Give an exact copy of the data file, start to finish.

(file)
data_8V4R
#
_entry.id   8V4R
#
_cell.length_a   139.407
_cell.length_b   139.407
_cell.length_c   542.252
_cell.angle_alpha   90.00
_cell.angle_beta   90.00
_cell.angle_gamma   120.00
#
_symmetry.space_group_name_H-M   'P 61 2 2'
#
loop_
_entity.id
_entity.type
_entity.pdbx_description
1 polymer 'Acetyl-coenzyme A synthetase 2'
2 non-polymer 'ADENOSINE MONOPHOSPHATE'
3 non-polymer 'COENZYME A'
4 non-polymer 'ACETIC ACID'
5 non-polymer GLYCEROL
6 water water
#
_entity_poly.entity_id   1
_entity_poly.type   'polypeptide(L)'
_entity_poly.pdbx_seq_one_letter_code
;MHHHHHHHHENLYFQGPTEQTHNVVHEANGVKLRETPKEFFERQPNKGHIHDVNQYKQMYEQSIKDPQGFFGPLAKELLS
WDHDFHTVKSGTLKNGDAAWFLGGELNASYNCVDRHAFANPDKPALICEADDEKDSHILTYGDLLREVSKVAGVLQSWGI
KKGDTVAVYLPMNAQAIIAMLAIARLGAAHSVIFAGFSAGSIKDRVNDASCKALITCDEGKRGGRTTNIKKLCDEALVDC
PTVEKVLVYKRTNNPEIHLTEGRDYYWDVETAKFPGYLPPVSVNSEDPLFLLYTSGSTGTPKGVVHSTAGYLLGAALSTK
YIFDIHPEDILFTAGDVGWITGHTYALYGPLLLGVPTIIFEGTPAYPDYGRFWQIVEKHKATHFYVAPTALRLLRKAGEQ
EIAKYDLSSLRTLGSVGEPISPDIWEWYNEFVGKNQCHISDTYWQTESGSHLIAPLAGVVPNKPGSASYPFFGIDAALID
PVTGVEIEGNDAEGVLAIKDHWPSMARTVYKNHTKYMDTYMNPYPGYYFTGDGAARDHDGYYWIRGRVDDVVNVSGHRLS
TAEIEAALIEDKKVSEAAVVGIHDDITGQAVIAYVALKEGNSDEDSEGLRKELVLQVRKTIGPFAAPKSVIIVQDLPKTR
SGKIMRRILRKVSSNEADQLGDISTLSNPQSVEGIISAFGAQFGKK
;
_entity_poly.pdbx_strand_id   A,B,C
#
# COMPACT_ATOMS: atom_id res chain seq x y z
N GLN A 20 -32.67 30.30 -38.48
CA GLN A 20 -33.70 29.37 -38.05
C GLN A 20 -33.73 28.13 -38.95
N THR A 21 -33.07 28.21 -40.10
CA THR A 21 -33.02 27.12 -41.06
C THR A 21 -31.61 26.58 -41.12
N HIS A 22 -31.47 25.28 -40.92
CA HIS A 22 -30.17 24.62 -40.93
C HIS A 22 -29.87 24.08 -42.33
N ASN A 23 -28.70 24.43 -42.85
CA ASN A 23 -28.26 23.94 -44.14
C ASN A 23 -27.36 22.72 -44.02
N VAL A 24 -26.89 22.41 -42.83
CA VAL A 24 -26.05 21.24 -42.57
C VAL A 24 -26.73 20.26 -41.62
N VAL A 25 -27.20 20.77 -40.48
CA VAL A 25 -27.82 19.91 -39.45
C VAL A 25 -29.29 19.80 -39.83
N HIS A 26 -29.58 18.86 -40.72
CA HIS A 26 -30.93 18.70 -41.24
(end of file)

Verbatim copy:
data_8V4R
#
_entry.id   8V4R
#
_cell.length_a   139.407
_cell.length_b   139.407
_cell.length_c   542.252
_cell.angle_alpha   90.00
_cell.angle_beta   90.00
_cell.angle_gamma   120.00
#
_symmetry.space_group_name_H-M   'P 61 2 2'
#
loop_
_entity.id
_entity.type
_entity.pdbx_description
1 polymer 'Acetyl-coenzyme A synthetase 2'
2 non-polymer 'ADENOSINE MONOPHOSPHATE'
3 non-polymer 'COENZYME A'
4 non-polymer 'ACETIC ACID'
5 non-polymer GLYCEROL
6 water water
#
_entity_poly.entity_id   1
_entity_poly.type   'polypeptide(L)'
_entity_poly.pdbx_seq_one_letter_code
;MHHHHHHHHENLYFQGPTEQTHNVVHEANGVKLRETPKEFFERQPNKGHIHDVNQYKQMYEQSIKDPQGFFGPLAKELLS
WDHDFHTVKSGTLKNGDAAWFLGGELNASYNCVDRHAFANPDKPALICEADDEKDSHILTYGDLLREVSKVAGVLQSWGI
KKGDTVAVYLPMNAQAIIAMLAIARLGAAHSVIFAGFSAGSIKDRVNDASCKALITCDEGKRGGRTTNIKKLCDEALVDC
PTVEKVLVYKRTNNPEIHLTEGRDYYWDVETAKFPGYLPPVSVNSEDPLFLLYTSGSTGTPKGVVHSTAGYLLGAALSTK
YIFDIHPEDILFTAGDVGWITGHTYALYGPLLLGVPTIIFEGTPAYPDYGRFWQIVEKHKATHFYVAPTALRLLRKAGEQ
EIAKYDLSSLRTLGSVGEPISPDIWEWYNEFVGKNQCHISDTYWQTESGSHLIAPLAGVVPNKPGSASYPFFGIDAALID
PVTGVEIEGNDAEGVLAIKDHWPSMARTVYKNHTKYMDTYMNPYPGYYFTGDGAARDHDGYYWIRGRVDDVVNVSGHRLS
TAEIEAALIEDKKVSEAAVVGIHDDITGQAVIAYVALKEGNSDEDSEGLRKELVLQVRKTIGPFAAPKSVIIVQDLPKTR
SGKIMRRILRKVSSNEADQLGDISTLSNPQSVEGIISAFGAQFGKK
;
_entity_poly.pdbx_strand_id   A,B,C
#
# COMPACT_ATOMS: atom_id res chain seq x y z
N GLN A 20 -32.67 30.30 -38.48
CA GLN A 20 -33.70 29.37 -38.05
C GLN A 20 -33.73 28.13 -38.95
N THR A 21 -33.07 28.21 -40.10
CA THR A 21 -33.02 27.12 -41.06
C THR A 21 -31.61 26.58 -41.12
N HIS A 22 -31.47 25.28 -40.92
CA HIS A 22 -30.17 24.62 -40.93
C HIS A 22 -29.87 24.08 -42.33
N ASN A 23 -28.70 24.43 -42.85
CA ASN A 23 -28.26 23.94 -44.14
C ASN A 23 -27.36 22.72 -44.02
N VAL A 24 -26.89 22.41 -42.83
CA VAL A 24 -26.05 21.24 -42.57
C VAL A 24 -26.73 20.26 -41.62
N VAL A 25 -27.20 20.77 -40.48
CA VAL A 25 -27.82 19.91 -39.45
C VAL A 25 -29.29 19.80 -39.83
N HIS A 26 -29.58 18.86 -40.72
CA HIS A 26 -30.93 18.70 -41.24